11 11 do these beginning behaviors. We do not really need for kids to talk about their strategies yet. We need them to read text after text after text with meaning. The TCRWP has designed the teaching in this part of the unit to involve continued modeling of the reading process. Although you re beginning to focus your children s attention on the graphophonics (print) of text, you still want to emphasize that readers use the other two sources of information meaning, and syntax, as well. For instance, when children read their small copy of a leveled text, you will guide them to think, How does this book talk? so kids think about the language, or syntax, of the text. You might show them that books talk in different ways and that as readers, once they figure out how a book talks they can figure out what the words say! Encourage your readers to use their pointer to track words in shared reading using their known word wall words as safe bases in groups of words. These safe base words will help them know that they are matching one to one appropriately in books where they might be able to do this work. Nudge your readers to find their word wall words and other words they know to help them read and monitor for sense. "Today I want to teach you that super readers use their pointer to point to the words in books. They can use the words they know really well to help them point. Readers always make sure that they point to each word that they say." Model how to search for information when you get stuck on a tricky part by looking at the picture and thinking about what is happening in the story. Add searching for information (words, pictures, the whole page, even searching the whole book) to the list of superpowers. You can teach children to use all the sources of information at their disposal as they read. Although the emphasis for graphophonics at this time is recognizing sight words and possibly looking at the beginnings of words to figure these out you will want to remind children to take a good look at the pictures, since doing so will help them figure out the words. As they reach an unknown word in a pattern (that you have probably helped them know already from shared reading) children might think, It says, We like to... in school. Hmmm... I know that word is going to be something we do (syntax), and I can see in the picture that the class is working with crayons (meaning), so the word must be something like draw or sketch. Then children could check the first letter to decide which word it is. You might prompt, What letter would you expect to see if the word is draw? In this way, your teaching during this part of the unit will model for children how all three sources of information work together to help a reader make meaning from a text. Teach children that the words they read need to make sense for the story, and that they can cross check their attempts by asking themselves, Does this make sense? Teach them to check that the words sound like talking by asking themselves, Does this sound right? You may even begin to help children "Today I want to teach you that readers always ask themselves questions to check their reading. They ask, 'Does this make sense? Does this sound right? Does this look like a word I know?'"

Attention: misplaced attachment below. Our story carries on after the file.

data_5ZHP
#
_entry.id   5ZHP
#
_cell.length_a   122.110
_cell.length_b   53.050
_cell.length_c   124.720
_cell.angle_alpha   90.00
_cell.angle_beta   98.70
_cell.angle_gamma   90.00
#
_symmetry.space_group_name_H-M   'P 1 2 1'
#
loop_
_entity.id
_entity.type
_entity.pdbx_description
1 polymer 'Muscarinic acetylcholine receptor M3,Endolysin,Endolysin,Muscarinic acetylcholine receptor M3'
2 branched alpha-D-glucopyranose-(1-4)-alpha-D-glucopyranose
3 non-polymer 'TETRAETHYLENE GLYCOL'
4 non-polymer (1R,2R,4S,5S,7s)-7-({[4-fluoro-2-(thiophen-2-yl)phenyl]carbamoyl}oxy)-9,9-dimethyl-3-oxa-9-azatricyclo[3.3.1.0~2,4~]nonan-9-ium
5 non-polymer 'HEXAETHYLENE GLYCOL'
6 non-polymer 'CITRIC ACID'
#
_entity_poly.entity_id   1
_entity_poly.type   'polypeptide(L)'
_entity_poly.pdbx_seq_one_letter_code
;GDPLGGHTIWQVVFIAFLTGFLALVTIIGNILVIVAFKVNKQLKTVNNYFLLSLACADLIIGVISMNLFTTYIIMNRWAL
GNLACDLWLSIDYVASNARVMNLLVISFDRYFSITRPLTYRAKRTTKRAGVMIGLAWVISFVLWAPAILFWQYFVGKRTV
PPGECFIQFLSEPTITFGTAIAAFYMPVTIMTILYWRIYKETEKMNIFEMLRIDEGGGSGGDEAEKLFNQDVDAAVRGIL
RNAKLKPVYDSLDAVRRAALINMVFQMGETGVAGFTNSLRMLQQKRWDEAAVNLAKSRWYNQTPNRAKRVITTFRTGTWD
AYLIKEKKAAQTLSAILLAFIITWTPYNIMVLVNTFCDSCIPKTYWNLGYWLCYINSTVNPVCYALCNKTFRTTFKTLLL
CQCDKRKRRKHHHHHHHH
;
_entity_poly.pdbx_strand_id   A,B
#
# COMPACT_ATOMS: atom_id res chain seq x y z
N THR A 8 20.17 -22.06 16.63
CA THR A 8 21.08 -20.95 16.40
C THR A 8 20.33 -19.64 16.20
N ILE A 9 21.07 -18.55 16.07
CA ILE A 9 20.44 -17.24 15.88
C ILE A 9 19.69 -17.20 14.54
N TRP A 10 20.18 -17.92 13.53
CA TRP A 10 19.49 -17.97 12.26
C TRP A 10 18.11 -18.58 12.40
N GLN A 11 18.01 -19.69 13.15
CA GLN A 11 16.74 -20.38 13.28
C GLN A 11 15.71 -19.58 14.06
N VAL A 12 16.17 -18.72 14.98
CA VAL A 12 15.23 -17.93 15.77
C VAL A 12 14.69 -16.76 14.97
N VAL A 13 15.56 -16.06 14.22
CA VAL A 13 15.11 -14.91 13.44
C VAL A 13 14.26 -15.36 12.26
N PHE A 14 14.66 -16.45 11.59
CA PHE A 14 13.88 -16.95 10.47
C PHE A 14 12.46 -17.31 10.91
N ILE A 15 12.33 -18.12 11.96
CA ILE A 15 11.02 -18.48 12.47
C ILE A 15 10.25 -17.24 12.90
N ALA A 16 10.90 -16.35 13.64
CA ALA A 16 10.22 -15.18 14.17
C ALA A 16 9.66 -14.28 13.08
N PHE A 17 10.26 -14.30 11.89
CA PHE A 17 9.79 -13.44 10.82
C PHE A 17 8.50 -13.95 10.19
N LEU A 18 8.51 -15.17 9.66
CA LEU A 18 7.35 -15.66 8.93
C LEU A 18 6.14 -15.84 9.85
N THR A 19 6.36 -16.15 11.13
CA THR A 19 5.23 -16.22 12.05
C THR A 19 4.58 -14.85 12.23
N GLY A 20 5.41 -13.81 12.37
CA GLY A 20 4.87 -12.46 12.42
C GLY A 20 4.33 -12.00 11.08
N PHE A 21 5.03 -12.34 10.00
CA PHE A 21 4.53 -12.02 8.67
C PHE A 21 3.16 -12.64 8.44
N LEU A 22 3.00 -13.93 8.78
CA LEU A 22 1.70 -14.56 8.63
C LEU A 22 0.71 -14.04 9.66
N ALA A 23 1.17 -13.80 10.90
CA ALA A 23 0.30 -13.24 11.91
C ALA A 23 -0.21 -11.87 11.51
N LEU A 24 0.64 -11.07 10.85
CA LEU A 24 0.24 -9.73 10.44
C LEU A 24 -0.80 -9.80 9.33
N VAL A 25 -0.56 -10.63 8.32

12 12 look at the first letter to confirm their thinking. Teach children to ask themselves three powerful reading questions: Would that make sense here? What would sound right in this book? Does it look like a word I know? You might say, Just like superheroes have catch phrases, so do readers. Buzz Lightyear says, To infinity and beyond! Readers say, Does it make sense? Sound right? Look right? and away we go! While many of your children will be working hard at the challenge of reading these familiar class made and practiced texts, there will be other children in your class who will now be ready to read conventionally. To spot them, be on the lookout for kids who read along on a first read of a shared reading book sometimes their voices might even be ahead of yours! Or notice children who are starting to write with spaces and reread sentences of their own during writing workshop. Or perhaps you ll notice children in your class reading their emergent story books with particularly strong expression and with eyes that linger on the print. When you identify these behaviors, follow up with some quick assessments the Concepts About Print assessment, letter and sound identification, and/or a running record. These assessments will help you to place the proper books in these students hands. Then too, you ll need to pull these readers into small groups teaching them strategies and supports for conventional reading. As you continue to assess and plan for this unit, don t forget that these new conventional readers will need many of the same strategies that your more emergent readers need. Bend III: Readers Use Our Super Powers to Read Familiar and Unfamiliar Texts By now children in the TCRWP classroom have had ample practice with familiar texts. You ve already taught children a powerful repertoire of early reading behaviors and strategies. Now your unit will shift slightly. The strategies will remain largely the same, but by now more and more of your children are ready to take on the new challenge of reading texts that are slightly less familiar. You might steer a few children toward a larger portion of familiar texts, and introduce a handful of less familiar texts to them in small groups, revisiting the title, the gist of the story, the pattern and key vocabulary. In this way, every student will have the opportunity to practice with some less familiar leveled texts. Teach your children how to shop for books and to preview books using their superpowers to figure out how their new books might go. Additionally, you can teach readers how to open up a book and try it out if it seems too hard, put it back and find another. The books you are adding are meant to be a step up but not all the way to a cold reading where the child has never seen the book before. Of course, some of your children will be able to read texts that you have not introduced, using all of the strategies you ve taught, and you ll now